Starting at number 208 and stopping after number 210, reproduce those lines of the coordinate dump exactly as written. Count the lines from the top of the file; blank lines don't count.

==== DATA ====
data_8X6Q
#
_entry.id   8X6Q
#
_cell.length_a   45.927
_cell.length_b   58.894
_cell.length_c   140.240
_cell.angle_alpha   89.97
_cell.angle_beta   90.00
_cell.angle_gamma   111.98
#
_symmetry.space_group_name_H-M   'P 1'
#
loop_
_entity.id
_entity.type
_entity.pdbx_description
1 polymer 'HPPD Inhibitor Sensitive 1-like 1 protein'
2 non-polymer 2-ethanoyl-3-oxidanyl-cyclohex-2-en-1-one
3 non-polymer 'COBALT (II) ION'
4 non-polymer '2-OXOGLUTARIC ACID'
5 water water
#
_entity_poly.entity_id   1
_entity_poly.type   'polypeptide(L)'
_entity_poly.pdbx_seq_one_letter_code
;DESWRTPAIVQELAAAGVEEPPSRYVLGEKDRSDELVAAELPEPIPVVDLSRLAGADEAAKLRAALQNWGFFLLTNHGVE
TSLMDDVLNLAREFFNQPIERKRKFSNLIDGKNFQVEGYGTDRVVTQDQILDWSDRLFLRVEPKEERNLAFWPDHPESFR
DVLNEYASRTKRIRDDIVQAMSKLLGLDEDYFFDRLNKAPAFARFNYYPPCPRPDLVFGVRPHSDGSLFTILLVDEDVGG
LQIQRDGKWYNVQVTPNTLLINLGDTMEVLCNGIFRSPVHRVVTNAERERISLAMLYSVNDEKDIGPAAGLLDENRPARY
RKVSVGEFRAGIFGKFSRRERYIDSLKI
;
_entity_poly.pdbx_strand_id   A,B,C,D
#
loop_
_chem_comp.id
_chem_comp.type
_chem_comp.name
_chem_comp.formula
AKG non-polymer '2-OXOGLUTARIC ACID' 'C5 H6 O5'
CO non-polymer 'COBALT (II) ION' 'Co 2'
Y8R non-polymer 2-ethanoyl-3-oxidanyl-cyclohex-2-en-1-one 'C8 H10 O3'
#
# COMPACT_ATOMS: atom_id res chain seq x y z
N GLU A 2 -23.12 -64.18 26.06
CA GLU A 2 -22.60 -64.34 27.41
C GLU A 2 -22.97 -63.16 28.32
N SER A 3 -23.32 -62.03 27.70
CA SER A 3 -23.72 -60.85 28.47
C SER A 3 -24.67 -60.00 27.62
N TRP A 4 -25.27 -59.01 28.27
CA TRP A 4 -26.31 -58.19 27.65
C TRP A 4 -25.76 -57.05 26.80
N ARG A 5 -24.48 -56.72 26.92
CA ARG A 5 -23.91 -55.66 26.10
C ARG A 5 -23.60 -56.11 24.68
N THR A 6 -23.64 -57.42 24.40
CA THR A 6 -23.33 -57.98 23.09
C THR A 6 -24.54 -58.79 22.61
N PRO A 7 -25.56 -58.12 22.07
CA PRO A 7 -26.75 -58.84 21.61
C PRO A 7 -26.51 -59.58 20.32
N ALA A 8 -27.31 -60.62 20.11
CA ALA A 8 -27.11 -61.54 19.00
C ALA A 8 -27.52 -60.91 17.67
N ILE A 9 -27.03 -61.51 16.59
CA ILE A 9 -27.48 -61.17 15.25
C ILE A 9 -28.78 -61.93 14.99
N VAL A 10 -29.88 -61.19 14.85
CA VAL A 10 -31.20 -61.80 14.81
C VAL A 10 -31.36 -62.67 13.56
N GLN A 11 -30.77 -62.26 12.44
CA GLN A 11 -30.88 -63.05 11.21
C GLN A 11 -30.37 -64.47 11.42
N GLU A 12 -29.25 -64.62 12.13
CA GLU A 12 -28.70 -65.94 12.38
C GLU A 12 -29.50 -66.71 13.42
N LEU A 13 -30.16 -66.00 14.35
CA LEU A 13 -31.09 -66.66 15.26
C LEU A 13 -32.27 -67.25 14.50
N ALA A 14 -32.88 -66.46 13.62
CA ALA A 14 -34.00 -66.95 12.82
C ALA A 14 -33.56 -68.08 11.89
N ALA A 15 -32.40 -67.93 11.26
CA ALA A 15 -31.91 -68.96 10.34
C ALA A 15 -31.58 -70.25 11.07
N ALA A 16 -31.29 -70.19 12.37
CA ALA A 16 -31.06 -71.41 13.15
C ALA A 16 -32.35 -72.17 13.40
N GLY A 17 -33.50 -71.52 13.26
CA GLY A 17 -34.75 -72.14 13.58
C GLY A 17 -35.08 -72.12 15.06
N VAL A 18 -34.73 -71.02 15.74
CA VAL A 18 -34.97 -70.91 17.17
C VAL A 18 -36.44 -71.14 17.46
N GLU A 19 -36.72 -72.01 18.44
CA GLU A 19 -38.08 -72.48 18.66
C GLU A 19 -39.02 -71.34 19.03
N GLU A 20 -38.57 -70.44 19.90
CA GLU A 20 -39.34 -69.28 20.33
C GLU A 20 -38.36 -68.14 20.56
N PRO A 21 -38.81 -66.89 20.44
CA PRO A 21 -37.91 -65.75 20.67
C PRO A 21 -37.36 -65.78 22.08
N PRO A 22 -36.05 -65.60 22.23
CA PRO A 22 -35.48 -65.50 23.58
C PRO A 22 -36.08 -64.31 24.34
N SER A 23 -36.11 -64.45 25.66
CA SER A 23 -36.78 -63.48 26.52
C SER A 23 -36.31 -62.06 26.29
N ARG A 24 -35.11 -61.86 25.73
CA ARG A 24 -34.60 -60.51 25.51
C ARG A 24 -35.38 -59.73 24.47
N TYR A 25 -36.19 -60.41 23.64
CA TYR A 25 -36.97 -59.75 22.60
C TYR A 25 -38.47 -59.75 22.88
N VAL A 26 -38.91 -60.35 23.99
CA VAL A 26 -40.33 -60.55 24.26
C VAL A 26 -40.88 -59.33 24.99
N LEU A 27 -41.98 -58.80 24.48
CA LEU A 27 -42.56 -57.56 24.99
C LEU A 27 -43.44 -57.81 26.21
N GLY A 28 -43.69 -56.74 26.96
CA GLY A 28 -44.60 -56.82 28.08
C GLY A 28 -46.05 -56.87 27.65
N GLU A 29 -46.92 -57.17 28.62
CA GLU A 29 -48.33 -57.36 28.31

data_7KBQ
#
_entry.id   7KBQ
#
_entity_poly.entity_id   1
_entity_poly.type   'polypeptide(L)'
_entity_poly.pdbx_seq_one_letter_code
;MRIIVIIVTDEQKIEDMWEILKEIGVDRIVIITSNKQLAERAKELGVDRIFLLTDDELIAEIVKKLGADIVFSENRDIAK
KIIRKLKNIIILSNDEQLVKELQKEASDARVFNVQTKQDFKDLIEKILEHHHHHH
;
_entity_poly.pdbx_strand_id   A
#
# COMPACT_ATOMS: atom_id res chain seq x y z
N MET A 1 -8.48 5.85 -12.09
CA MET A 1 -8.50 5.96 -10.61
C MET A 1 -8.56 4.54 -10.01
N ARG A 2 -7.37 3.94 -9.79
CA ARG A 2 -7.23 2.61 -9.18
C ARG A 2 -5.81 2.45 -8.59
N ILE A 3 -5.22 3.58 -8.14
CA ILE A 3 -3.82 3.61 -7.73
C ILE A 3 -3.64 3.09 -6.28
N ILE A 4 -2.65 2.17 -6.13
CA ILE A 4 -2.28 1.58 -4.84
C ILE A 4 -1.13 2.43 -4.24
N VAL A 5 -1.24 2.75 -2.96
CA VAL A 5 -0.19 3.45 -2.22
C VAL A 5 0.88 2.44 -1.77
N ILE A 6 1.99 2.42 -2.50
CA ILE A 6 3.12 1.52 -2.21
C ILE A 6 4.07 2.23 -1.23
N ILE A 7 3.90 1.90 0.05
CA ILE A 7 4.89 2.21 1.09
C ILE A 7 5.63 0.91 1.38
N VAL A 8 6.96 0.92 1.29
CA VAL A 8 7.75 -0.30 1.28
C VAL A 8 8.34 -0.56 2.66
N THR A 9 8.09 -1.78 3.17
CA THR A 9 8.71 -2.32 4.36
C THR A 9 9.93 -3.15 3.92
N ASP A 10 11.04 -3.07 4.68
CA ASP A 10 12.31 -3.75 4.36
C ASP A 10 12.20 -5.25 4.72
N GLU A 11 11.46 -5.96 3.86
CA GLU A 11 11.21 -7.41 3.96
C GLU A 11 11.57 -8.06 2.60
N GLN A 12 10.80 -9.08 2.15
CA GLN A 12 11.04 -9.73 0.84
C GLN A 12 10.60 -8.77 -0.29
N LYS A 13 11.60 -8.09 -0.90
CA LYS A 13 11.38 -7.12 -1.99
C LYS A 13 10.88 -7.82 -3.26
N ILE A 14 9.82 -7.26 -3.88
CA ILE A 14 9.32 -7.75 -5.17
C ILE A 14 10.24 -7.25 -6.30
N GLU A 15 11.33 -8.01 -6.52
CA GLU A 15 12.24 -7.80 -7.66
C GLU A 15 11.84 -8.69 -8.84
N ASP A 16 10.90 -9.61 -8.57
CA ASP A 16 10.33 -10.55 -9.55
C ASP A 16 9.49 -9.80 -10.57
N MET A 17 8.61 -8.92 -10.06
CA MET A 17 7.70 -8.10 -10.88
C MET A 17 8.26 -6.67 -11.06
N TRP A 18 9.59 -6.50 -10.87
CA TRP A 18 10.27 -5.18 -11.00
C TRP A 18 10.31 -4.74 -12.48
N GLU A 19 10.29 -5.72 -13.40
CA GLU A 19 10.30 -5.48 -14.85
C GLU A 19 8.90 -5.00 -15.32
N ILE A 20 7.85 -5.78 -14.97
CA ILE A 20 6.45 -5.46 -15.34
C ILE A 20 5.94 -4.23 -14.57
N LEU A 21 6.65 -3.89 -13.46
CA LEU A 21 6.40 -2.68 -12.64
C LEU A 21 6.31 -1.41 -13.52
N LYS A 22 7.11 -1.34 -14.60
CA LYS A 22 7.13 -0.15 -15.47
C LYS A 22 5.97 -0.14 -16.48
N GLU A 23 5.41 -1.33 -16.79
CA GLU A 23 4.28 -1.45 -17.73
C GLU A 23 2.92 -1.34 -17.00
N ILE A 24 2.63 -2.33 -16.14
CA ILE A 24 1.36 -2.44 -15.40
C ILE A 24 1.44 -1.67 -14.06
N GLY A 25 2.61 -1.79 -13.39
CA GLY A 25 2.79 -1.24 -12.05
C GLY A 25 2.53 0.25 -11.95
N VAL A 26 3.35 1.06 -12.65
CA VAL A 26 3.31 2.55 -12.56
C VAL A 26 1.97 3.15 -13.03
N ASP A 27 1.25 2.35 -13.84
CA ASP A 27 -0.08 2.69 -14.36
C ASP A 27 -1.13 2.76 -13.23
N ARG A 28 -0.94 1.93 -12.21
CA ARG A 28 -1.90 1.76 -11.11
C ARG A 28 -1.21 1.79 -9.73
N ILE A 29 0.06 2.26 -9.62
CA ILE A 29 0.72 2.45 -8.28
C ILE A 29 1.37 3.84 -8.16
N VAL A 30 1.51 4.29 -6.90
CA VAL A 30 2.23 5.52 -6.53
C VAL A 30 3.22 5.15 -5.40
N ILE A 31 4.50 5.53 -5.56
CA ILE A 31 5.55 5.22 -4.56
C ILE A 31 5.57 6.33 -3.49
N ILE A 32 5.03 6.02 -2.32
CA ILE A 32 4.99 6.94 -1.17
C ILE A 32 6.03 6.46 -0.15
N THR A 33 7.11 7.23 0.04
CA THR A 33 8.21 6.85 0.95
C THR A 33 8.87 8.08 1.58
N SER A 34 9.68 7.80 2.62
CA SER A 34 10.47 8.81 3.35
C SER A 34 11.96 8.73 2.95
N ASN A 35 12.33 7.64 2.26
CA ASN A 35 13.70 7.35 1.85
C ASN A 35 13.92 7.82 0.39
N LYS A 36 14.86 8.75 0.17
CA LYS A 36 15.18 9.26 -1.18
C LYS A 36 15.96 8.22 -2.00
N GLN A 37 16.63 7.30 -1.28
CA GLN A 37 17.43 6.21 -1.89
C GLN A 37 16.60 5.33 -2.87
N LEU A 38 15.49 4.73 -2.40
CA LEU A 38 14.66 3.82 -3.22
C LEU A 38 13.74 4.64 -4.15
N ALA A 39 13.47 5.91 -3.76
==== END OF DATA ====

CA GLU A 23 4.28 -1.45 -17.73
C GLU A 23 2.92 -1.34 -17.00
N ILE A 24 2.63 -2.33 -16.14